A venture capital organization based in San Francisco leads a group of investors betting big on Kenyan trucking and logistics.
Better Tomorrow Ventures (BTV) led the charge to generate $4 million in seed money to increase the footprint of Amitruck. Joined by investors from Africa, Asia, Europe, and the Middle East, Amitruck functions as a digital marketplace to connect truckers with freight carriers and eliminate intermediaries.
“As an investor in a unicorn CloudTruck startup here in the U.S., we have in-depth knowledge of the operational and financial requirements from truckers,” BTV’s general partner Jake Gibson reportedly said. “While the trucking and logistic business in Africa has grown tremendously over the years, the pace of innovation, particularly in its administration, has been slow. Amitruck’s solution is ideal for bringing the industry into the 21st century.”
Amitruck has reportedly onboarded more than 8,000 vehicles to its digital platform, and revenue has boomed by more than 400 percent in 2020 and 1,000 percent in 2021. American outfits have been working diligently to attract foreign CDL holders to fill the 80,000 workforce shortage. It appears Africa’s freight hauling opportunities are on the rise.
“The opportunity is massive. The majority of this market is still controlled by the middlemen. Followed closely by our customers’ own vehicles. In Africa, 99 percent of goods have to use a vehicle of some type. We really don’t use that much in terms of waterway or air. And at the moment, it can cost up to five times more than it does in more developed markets to move those goods,” Amitruck CEO Mark Mwangi reportedly said.
The platform was launched in 2019 and appears increasingly popular among owner-operators in Kenya and neighboring countries. Truckers can negotiate rates with logistics companies, and shippers have the ability to customize services. Users also garner a rating based on professionalism, timeliness, and other factors. This facet essentially distinguishes the wheat from the chaff among African CDL holders.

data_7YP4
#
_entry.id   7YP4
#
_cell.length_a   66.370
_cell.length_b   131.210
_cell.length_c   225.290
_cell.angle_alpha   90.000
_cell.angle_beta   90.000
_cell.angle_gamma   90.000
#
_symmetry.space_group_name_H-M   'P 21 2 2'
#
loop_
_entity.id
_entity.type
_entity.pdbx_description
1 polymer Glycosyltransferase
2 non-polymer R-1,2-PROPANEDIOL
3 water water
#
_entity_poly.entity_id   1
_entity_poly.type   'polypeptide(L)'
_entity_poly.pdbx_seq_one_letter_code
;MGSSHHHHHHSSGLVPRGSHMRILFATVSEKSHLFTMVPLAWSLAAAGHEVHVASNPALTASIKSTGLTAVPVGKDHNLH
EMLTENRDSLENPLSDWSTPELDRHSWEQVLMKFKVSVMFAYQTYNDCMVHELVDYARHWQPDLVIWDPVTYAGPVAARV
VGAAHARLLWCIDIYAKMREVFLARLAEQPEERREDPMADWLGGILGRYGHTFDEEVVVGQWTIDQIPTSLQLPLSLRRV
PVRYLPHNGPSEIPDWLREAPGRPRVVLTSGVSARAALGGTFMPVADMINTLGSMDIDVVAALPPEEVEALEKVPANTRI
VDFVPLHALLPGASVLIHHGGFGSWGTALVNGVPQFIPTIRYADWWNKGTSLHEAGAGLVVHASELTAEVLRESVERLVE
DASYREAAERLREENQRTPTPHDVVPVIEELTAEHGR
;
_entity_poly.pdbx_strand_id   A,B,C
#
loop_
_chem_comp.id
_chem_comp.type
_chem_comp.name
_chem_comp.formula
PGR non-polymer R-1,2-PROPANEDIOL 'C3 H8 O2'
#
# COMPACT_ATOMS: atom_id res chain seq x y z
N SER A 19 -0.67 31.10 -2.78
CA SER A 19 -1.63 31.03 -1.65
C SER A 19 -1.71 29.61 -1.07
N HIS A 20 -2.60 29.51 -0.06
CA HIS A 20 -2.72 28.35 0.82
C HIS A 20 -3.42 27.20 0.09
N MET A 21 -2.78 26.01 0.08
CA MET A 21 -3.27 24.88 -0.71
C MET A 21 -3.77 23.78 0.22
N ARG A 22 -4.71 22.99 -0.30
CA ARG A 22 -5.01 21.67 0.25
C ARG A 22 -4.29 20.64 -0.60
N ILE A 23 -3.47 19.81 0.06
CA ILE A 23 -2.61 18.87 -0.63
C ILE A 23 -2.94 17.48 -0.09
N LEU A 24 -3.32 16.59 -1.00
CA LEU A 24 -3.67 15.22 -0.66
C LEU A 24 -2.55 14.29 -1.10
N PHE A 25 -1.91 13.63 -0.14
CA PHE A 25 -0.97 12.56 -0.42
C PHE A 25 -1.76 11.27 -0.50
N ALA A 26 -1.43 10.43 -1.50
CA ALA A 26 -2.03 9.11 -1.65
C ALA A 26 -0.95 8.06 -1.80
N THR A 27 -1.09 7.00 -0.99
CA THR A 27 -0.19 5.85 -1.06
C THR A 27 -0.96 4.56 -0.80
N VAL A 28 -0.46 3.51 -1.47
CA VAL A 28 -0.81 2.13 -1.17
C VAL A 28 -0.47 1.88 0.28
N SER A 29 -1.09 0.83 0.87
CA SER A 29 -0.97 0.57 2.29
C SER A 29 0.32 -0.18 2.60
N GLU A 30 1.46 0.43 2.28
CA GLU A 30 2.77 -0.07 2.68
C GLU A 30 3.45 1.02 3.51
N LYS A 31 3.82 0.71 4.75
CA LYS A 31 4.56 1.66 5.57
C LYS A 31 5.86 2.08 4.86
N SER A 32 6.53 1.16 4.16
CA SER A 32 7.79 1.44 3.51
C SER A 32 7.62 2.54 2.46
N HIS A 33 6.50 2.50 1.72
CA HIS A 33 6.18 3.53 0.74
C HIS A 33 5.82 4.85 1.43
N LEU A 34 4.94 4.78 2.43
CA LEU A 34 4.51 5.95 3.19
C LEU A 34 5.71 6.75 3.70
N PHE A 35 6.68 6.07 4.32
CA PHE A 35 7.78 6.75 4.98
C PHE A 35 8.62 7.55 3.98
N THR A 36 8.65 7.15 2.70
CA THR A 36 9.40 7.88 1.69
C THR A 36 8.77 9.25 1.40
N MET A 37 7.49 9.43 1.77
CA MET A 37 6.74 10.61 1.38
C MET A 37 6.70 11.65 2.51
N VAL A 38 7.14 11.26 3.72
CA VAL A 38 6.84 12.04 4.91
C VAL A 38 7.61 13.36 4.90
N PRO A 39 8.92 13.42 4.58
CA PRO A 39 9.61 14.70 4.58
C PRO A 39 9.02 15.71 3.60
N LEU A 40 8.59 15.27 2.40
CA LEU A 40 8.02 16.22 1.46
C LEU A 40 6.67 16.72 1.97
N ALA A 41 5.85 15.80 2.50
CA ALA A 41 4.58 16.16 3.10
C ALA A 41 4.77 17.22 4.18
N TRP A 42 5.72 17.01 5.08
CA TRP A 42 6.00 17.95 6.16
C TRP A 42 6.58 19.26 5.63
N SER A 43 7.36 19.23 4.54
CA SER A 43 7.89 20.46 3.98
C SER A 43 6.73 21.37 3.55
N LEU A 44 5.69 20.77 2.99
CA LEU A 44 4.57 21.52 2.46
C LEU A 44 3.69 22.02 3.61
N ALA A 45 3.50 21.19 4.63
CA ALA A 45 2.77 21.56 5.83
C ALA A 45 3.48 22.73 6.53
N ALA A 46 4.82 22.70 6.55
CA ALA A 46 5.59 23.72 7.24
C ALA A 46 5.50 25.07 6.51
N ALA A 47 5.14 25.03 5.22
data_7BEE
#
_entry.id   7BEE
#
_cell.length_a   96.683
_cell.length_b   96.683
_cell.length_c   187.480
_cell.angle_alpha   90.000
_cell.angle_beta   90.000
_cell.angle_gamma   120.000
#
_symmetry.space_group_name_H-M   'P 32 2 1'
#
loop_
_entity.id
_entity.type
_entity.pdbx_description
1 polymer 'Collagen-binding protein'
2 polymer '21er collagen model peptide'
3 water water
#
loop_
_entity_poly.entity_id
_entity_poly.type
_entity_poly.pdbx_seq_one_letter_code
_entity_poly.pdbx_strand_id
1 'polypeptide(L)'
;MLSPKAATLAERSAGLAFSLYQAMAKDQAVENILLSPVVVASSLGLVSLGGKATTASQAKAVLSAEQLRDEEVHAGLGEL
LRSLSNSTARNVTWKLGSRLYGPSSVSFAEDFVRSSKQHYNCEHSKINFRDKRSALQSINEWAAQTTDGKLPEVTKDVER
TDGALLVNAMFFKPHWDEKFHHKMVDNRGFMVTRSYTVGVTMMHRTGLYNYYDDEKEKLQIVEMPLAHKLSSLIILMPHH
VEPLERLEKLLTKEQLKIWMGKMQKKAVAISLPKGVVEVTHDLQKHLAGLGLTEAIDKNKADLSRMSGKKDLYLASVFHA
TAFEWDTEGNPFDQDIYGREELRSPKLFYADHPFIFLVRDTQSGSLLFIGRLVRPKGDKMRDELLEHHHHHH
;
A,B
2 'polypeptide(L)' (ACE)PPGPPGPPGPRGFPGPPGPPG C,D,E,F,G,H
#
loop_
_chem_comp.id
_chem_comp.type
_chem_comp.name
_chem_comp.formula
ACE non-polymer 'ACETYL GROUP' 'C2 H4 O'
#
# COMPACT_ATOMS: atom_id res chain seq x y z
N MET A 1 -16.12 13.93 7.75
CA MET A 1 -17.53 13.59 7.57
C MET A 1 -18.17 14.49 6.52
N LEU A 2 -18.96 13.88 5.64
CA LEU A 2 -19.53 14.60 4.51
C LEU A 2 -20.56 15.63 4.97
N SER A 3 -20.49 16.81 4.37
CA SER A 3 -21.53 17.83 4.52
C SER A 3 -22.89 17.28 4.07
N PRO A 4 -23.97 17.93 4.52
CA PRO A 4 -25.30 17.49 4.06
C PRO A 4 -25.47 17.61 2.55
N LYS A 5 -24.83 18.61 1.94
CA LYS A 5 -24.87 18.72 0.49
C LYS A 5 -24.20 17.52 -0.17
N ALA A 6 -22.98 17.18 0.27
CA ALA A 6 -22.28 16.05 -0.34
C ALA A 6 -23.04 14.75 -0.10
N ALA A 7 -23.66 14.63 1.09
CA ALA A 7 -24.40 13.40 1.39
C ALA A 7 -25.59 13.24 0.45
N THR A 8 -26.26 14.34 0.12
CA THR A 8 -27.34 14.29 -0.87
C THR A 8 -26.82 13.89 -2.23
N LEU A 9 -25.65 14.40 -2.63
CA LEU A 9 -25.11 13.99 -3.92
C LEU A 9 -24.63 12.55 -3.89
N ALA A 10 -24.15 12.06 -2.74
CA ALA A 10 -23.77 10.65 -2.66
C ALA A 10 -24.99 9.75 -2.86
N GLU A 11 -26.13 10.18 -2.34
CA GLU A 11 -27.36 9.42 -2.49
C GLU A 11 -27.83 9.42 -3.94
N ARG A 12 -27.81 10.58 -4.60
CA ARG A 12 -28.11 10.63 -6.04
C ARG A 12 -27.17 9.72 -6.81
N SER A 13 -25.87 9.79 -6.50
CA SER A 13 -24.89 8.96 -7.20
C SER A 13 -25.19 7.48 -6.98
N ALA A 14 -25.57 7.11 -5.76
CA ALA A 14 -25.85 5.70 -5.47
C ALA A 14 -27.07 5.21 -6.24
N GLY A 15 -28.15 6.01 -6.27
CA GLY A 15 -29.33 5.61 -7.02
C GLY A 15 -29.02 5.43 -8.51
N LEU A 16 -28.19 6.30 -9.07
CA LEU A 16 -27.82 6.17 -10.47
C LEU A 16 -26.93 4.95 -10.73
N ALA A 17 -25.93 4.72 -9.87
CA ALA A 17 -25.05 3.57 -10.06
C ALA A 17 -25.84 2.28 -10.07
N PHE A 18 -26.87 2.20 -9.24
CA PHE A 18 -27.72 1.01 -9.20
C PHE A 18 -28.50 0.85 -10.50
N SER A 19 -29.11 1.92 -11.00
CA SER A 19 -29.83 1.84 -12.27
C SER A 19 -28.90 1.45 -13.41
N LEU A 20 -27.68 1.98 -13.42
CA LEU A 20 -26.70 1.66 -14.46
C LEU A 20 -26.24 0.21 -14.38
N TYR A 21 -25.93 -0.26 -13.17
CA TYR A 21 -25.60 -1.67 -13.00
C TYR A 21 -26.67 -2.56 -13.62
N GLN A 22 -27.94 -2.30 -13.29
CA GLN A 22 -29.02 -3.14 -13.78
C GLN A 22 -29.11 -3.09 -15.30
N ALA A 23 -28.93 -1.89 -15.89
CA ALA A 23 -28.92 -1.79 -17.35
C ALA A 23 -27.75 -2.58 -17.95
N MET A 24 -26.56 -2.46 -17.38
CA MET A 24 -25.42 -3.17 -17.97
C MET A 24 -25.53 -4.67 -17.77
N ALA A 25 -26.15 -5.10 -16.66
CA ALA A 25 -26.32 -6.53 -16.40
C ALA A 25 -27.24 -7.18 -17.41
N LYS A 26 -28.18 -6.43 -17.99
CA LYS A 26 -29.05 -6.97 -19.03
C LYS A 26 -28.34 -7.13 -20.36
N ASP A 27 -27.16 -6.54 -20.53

“In an informal setting, you can have up to three middlemen between a transporter and the cargo owner or shipper. And these guys can cause several problems; including claiming up to 60 percent of the delivery fee, and if something happens to your load (loss or damage), it’s very difficult for you to get compensated,” Mwangi reportedly said. “For shippers, it is very hard for them to compare the quality and level of service they’re going to get. So, it’s quite manual, tedious, and very difficult to know who’s good and who’s not.”
While attending college, Mwangi’s father passed away, and he took a job driving truck at night to pay his tuition. After graduating, he embarked on a career as an investment banker. Amitruck brings his life experiences of delivering goods and materials and finance together.
Sources: prnewswire.com, ,
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